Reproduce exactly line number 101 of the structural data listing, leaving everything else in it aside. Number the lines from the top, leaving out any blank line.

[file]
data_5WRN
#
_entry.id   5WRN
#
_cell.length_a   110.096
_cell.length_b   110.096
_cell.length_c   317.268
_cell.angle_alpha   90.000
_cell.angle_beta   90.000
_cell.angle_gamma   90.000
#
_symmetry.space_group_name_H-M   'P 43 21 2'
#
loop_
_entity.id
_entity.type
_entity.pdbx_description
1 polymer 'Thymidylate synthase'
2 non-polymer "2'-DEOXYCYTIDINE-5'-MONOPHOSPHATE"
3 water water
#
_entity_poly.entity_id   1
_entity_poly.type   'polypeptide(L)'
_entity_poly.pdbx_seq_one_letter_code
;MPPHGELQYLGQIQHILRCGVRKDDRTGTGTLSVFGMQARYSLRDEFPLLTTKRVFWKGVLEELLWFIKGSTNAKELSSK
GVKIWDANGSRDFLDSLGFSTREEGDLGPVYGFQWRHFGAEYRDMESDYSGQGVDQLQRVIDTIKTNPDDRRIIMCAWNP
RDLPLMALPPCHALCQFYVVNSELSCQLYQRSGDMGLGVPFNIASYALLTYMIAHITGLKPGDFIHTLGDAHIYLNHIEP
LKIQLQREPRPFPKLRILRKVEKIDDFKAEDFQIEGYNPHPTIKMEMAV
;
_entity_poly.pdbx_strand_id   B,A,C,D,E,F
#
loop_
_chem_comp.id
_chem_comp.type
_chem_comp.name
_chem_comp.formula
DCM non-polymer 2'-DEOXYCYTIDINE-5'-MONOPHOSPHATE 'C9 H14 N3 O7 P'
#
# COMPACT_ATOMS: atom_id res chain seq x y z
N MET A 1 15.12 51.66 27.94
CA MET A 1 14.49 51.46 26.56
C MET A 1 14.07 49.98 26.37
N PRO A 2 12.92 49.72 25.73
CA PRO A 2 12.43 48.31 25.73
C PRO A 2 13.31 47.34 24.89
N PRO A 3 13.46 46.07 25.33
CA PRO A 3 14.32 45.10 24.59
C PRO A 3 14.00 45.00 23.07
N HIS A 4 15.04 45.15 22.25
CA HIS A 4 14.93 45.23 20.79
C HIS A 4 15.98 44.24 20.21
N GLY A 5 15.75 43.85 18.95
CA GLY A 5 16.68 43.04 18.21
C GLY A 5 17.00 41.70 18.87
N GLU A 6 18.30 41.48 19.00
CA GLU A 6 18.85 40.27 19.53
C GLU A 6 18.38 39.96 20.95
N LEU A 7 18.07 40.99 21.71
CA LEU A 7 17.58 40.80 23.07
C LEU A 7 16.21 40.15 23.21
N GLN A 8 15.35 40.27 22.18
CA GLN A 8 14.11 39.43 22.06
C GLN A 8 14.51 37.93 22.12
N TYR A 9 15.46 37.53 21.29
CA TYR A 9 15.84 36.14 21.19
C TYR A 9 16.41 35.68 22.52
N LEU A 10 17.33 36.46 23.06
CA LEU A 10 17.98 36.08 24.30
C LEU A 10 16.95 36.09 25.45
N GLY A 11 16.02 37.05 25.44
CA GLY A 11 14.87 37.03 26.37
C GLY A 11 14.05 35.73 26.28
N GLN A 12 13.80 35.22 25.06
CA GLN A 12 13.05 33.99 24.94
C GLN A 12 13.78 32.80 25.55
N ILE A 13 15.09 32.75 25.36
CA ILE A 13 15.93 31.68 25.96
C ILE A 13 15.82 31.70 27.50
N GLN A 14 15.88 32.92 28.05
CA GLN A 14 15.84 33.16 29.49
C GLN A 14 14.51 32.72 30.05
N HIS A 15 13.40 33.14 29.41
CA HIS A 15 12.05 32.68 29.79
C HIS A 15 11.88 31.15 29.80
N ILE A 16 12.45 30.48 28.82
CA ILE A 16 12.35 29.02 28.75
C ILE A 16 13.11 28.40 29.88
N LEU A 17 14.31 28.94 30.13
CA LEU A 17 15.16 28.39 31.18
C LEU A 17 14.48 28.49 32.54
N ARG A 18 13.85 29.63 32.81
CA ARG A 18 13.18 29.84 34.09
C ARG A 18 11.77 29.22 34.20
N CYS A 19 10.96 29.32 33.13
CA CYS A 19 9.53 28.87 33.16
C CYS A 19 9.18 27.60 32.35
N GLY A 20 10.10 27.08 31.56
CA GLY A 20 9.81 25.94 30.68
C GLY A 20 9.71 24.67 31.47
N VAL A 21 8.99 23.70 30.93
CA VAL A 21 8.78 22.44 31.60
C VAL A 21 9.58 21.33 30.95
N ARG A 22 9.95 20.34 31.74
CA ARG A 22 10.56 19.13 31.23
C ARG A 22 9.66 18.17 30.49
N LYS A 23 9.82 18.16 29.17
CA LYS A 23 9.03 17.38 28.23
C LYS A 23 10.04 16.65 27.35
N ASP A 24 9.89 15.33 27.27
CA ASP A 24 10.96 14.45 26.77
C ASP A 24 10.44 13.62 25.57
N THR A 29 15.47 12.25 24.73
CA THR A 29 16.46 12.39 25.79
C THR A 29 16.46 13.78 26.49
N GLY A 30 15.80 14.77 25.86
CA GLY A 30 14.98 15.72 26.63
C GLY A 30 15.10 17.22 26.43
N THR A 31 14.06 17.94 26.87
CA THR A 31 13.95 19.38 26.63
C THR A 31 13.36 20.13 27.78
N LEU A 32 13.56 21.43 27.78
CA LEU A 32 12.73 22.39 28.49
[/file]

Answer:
CA VAL A 21 8.78 22.44 31.60